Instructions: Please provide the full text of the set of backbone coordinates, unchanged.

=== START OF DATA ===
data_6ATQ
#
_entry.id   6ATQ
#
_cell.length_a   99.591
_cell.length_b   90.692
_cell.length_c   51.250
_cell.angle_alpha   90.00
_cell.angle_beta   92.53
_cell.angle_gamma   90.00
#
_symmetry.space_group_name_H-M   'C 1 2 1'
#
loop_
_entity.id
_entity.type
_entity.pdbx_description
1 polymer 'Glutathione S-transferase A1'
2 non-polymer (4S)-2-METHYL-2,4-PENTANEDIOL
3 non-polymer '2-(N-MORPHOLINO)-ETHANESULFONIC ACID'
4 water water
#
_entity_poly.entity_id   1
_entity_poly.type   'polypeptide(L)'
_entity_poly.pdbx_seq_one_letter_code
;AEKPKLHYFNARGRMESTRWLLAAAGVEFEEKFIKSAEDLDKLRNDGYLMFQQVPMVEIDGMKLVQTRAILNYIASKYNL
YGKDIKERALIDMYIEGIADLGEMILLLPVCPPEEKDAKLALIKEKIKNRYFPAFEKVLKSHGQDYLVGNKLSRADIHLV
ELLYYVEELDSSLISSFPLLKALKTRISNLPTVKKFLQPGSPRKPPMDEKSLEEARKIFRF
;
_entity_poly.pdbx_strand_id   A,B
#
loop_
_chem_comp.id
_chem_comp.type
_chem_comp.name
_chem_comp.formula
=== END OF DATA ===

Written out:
data_6ATQ
#
_entry.id   6ATQ
#
_cell.length_a   99.591
_cell.length_b   90.692
_cell.length_c   51.250
_cell.angle_alpha   90.00
_cell.angle_beta   92.53
_cell.angle_gamma   90.00
#
_symmetry.space_group_name_H-M   'C 1 2 1'
#
loop_
_entity.id
_entity.type
_entity.pdbx_description
1 polymer 'Glutathione S-transferase A1'
2 non-polymer (4S)-2-METHYL-2,4-PENTANEDIOL
3 non-polymer '2-(N-MORPHOLINO)-ETHANESULFONIC ACID'
4 water water
#
_entity_poly.entity_id   1
_entity_poly.type   'polypeptide(L)'
_entity_poly.pdbx_seq_one_letter_code
;AEKPKLHYFNARGRMESTRWLLAAAGVEFEEKFIKSAEDLDKLRNDGYLMFQQVPMVEIDGMKLVQTRAILNYIASKYNL
YGKDIKERALIDMYIEGIADLGEMILLLPVCPPEEKDAKLALIKEKIKNRYFPAFEKVLKSHGQDYLVGNKLSRADIHLV
ELLYYVEELDSSLISSFPLLKALKTRISNLPTVKKFLQPGSPRKPPMDEKSLEEARKIFRF
;
_entity_poly.pdbx_strand_id   A,B
#
loop_
_chem_comp.id
_chem_comp.type
_chem_comp.name
_chem_comp.formula